It’s the holiday season, which means it’s time to start thinking about buying gifts for those closest in your life. Committing to a gift idea isn’t easy for everybody, so at Grit Daily, we’re recommending a series of gift options. Today, we’re focusing on the movie lover you might know. Over the next few weeks, consider any of these valid options for any hardcore movie fans in your life.
The New Godfather III
Quit your snickering. Godfather III is a good film, damn it. Compare it to the first two Godfather movies, and yes, it’s underwhelming. However, it’s still Francis Ford Coppola doing grand opera gangster drama. The final film in his trilogy has its famous flaws, but they’re far more insignificant than most lauded studio films these days. The Godfather III has moments of glory, flaws and all, that should not be dismissed.
However, it’s still seen as a disappointment and even a joke to some people. All these years later, Coppola decided to cut a new version of one of his more polarizing films, titled, The Godfather, Code: The Death of Michael Corleone. He rearranged scenes and added and lost some. In Coppola’s words, it’s the superior version. Whether superior or inferior, Godfather III is an exceptional, albeit not great, drama with a fitting and lonely death for Michael Corleone (Al Pacino).
Lord of the Rings in 4K
Peter Jackson’s grand trilogy and lesser trilogy, The Hobbit movies, are now available in 4K. Jackson’s first crack at Middle Earth holds up beautifully. The scale, the sets, the effects, and the sweeping adventure have barely aged a day since they played in theaters. In 4K, The Lord of the Rings movies supposedly looks even better. Apparently, the same goes for The Hobbit 4K. For any Lord of the Rings fans, the pricey 4K set is a can’t-lose option, unless they don’t own a 4K TV and player.
The Marx Brothers
The Marx Brothers can lighten up the holidays. We need the laughs more than ever this year, and The Marx Brothers’ classics never cease to fail in the laughter department. There’s a great Marx Brothers set, including Duck Soup and Animal Crackers, that’s currently only $14.99 on Amazon. It’s a steal.
Midsommar: Director’s Cut
Midsommar is one of the most visceral and mesmerizing horror films of the last few years. It’s not for everybody, but for the people it’s for, it’s a beautifully realized epic nightmare. The theatrical cut is already a full meal of horror and some dark laughs, but A24 released a Director’s Cut of Ari Aster’s film. It features 30 extra minutes of footage. Midsommar is not for the faint of heart, but for fans of the movie, those 30 minutes will provide more of what they love.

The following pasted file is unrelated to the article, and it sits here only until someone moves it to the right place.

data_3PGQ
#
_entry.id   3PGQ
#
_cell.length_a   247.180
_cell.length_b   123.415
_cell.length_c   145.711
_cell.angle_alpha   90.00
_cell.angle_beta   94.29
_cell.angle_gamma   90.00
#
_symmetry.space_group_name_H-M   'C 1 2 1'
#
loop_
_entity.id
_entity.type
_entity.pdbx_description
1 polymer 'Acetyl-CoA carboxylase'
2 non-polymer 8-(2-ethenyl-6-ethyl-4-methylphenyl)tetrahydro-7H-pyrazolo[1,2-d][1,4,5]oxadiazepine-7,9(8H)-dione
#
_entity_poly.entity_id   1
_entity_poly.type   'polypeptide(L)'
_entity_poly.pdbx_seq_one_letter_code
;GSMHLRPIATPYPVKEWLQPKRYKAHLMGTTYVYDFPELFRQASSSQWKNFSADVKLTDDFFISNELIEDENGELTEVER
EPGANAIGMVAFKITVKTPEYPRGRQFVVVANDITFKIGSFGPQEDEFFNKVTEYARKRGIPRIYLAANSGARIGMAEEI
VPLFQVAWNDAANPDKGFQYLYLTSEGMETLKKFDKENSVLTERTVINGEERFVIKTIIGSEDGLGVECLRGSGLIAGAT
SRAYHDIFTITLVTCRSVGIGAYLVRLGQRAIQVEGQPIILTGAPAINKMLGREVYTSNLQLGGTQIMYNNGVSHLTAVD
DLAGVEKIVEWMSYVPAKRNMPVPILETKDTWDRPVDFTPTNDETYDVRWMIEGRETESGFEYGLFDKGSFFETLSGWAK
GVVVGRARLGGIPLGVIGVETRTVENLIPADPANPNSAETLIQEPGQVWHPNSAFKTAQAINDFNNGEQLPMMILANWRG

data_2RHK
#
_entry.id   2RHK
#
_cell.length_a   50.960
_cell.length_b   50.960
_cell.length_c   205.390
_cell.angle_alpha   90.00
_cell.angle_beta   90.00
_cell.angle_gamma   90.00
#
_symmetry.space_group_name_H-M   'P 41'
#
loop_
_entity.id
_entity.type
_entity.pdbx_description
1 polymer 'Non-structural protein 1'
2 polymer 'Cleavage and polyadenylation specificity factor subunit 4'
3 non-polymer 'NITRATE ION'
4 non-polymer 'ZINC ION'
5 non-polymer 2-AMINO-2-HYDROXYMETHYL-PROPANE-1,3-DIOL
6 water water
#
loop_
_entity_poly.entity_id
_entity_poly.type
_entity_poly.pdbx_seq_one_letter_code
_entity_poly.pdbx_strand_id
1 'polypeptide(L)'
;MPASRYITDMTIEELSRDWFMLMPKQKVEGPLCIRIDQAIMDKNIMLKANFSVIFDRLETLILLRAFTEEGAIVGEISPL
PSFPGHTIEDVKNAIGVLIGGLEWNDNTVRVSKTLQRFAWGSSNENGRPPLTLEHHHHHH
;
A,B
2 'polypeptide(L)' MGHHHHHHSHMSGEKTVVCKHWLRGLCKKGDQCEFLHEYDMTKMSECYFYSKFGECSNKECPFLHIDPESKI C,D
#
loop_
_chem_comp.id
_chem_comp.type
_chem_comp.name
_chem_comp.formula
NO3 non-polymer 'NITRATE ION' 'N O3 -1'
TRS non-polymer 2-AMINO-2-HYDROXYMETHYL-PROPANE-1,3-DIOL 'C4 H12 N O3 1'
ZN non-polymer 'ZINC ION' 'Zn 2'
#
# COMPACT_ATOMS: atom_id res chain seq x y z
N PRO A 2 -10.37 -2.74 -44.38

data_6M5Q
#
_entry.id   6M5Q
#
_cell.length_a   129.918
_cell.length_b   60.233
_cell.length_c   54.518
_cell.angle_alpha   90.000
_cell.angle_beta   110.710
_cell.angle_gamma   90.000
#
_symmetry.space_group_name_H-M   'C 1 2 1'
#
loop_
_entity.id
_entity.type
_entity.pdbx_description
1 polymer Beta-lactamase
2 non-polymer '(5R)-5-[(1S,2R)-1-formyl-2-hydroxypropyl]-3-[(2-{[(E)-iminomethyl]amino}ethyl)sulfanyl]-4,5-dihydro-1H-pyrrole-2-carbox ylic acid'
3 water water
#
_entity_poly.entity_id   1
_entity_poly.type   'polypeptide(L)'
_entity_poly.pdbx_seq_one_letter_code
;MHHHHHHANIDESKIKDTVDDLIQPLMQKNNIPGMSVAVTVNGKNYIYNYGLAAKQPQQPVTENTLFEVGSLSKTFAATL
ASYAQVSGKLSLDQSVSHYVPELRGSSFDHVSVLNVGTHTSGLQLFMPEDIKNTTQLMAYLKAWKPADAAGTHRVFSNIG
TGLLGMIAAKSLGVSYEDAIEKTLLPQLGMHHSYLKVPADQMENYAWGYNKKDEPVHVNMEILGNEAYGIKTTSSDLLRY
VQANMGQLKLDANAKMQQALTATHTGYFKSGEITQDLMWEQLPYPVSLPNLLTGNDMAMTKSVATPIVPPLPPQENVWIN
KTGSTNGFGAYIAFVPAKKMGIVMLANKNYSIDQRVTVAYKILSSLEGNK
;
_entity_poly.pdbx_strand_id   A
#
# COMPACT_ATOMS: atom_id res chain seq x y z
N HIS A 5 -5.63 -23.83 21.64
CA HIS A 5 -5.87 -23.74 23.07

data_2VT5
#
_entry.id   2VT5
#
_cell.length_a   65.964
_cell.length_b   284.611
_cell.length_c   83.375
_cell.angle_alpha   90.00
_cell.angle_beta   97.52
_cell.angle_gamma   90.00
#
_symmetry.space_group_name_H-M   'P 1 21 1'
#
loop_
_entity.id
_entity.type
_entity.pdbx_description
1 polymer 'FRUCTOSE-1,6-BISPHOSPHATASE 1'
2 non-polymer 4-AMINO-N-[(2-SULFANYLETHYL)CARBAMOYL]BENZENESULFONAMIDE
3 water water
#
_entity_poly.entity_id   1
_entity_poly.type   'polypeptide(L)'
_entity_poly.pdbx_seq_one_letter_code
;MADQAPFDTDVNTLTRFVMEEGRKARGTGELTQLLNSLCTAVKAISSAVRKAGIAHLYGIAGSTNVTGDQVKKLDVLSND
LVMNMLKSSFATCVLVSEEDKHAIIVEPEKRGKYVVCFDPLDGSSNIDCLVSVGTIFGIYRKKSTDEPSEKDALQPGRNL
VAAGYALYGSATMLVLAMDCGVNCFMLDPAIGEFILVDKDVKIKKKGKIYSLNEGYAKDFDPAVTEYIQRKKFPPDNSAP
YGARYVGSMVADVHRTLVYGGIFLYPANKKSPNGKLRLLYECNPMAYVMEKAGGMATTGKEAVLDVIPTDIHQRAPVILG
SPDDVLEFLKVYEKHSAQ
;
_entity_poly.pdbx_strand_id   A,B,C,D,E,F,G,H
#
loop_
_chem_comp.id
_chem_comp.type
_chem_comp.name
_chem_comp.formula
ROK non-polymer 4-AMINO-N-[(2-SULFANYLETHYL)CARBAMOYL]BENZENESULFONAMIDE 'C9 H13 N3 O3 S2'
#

Paul Thomas Anderson Book
A behind-the-scenes look at all of Paul Thomas Anderson’s body-of-work, including There Will Be Blood, Boogie Nights, and Inherent Vice. Adam Nayman’s book is a treat for PTA fans, considering the filmmaker rarely grants interviews or publicly discusses his work. Nayman, however, got to talk to some of the director’s closest collaborators. From the sound of it, it’s a comprehensive overview of Anderson’s work. Books on filmmakers, such as two on Pedro Almodovar and Akira Kurosawa, are a safe bet as far as gifts for movie fans go.
Some Criterion Action
Every year Criterion knocks the latest additions to their library out of the park. The presentations, covers, and features are always beautifully done. This year, Criterion released Martin Scorsese’s The Irishman (get a double dose of Pacino!), David Cronenberg’s Crash (get your freak on!), Jim Jarmusch’s Ghost Dog: The Way of the Samurai (amazing!), and an array of other titles to gift to a movie fan in your life. Can’t go wrong with Parasite or Moonstruck, either. Better yet, gift a subscription to The Criterion Channel, which has hundreds of movies from all over the world to discover.
Writing Movies for Fun and Profit: How We Made a Billion Dollars at the Box Office and You Can, Too!
For any aspiring screenwriter in your life, give them the gift of Thomas Lennon and Ben Garant’s book on the business of screenwriting. The duo behind Reno 911 and The Night at the Museum movies detail the ins and outs, the headaches and the fun of writing major studio films. The book came out eight years ago, but it’s still a hilarious look at the lives of two Hollywood go-to writers. There’s some practical writing advice in there, too, but it’s more about how to work behind-the-scenes and survive the tumultuous waters of Hollywood.